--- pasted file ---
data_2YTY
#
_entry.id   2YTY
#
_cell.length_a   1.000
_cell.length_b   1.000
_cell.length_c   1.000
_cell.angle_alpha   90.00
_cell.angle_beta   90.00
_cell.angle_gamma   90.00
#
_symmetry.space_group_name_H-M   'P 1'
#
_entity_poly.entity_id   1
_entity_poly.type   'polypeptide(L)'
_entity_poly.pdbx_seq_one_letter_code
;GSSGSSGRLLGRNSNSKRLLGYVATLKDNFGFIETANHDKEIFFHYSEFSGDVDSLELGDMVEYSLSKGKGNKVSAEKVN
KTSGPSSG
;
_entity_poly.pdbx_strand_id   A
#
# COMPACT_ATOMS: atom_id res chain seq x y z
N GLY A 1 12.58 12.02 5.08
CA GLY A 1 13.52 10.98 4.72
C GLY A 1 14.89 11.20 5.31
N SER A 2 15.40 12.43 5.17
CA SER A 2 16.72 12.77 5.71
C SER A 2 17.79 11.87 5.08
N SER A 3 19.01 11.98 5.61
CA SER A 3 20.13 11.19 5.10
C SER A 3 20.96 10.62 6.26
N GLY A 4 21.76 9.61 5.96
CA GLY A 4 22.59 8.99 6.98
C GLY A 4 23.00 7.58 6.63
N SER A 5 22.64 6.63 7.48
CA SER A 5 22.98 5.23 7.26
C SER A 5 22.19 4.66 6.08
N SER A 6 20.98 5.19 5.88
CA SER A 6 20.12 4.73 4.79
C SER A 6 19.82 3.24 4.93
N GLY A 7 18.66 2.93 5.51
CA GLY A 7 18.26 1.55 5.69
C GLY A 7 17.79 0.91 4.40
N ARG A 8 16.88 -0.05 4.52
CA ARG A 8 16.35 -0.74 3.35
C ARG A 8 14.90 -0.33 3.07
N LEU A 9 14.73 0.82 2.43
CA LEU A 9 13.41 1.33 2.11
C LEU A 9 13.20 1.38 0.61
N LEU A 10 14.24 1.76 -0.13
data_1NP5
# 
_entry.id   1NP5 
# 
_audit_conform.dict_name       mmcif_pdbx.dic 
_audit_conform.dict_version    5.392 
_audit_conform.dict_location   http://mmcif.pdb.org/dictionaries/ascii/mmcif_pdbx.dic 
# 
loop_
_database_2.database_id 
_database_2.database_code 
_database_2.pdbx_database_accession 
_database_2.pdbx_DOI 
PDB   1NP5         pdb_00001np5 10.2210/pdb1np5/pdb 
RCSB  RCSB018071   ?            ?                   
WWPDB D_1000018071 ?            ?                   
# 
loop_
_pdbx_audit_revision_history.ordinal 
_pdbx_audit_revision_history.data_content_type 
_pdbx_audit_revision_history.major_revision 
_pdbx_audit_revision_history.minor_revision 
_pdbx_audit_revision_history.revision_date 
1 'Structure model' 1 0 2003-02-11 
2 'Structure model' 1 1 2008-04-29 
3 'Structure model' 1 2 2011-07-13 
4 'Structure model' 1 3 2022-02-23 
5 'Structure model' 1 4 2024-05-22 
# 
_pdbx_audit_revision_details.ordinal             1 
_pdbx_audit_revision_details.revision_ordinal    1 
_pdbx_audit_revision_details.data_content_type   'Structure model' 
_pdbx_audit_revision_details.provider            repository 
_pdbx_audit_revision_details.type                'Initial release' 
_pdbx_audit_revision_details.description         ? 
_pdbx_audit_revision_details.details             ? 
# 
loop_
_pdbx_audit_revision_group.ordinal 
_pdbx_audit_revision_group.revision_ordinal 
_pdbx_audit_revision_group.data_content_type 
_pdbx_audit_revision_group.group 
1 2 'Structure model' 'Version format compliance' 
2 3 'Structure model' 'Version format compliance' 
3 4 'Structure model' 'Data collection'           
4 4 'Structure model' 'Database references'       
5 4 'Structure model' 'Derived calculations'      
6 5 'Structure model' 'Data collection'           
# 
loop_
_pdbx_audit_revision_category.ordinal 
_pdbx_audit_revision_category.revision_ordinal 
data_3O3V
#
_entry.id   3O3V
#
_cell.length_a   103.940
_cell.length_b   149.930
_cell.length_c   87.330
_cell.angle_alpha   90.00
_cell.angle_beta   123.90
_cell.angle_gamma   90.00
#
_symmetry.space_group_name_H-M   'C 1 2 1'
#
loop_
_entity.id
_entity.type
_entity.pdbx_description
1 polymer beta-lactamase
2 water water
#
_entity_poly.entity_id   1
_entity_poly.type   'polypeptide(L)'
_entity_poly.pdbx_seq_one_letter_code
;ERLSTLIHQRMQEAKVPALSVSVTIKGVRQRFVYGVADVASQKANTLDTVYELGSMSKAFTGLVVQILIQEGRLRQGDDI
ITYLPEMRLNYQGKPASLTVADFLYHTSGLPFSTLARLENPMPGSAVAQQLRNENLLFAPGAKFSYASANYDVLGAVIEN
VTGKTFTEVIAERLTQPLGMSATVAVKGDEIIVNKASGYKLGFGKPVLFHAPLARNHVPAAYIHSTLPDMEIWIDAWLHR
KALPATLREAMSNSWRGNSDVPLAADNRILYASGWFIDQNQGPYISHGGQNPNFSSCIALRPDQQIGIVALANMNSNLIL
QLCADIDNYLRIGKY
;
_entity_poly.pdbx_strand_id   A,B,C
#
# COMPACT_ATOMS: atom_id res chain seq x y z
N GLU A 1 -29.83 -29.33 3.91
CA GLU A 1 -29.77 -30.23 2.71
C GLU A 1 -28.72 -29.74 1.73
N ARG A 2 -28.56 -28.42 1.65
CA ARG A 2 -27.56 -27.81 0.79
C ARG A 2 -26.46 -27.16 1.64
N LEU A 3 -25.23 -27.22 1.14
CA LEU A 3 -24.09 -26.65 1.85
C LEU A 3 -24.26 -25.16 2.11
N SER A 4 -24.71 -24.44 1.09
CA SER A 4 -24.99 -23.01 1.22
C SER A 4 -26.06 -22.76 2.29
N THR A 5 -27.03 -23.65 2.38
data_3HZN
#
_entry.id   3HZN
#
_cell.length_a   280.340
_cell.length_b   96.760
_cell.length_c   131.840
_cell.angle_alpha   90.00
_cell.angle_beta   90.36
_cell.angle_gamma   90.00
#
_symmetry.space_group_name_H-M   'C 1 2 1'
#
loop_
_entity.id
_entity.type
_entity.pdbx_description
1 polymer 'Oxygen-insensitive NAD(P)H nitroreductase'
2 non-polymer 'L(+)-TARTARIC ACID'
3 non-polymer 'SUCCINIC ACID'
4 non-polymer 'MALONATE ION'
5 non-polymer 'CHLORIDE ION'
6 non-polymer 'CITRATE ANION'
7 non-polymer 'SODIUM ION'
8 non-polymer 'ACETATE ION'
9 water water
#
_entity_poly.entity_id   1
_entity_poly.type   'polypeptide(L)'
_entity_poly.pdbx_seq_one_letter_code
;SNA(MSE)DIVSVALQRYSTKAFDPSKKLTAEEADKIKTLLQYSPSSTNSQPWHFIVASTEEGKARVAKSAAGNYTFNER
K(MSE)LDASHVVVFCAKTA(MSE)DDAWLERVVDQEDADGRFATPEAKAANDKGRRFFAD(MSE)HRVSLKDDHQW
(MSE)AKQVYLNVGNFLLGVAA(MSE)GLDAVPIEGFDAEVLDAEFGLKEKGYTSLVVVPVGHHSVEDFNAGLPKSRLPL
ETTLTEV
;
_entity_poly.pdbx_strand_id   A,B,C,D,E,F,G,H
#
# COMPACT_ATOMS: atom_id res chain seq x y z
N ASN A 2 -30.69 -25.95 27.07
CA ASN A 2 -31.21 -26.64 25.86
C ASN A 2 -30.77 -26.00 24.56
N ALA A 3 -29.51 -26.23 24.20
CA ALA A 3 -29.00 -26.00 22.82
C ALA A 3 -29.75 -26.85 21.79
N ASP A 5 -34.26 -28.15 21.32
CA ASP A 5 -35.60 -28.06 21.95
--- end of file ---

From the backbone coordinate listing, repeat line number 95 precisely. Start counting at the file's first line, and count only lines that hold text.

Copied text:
3 4 'Structure model' 'Data collection'           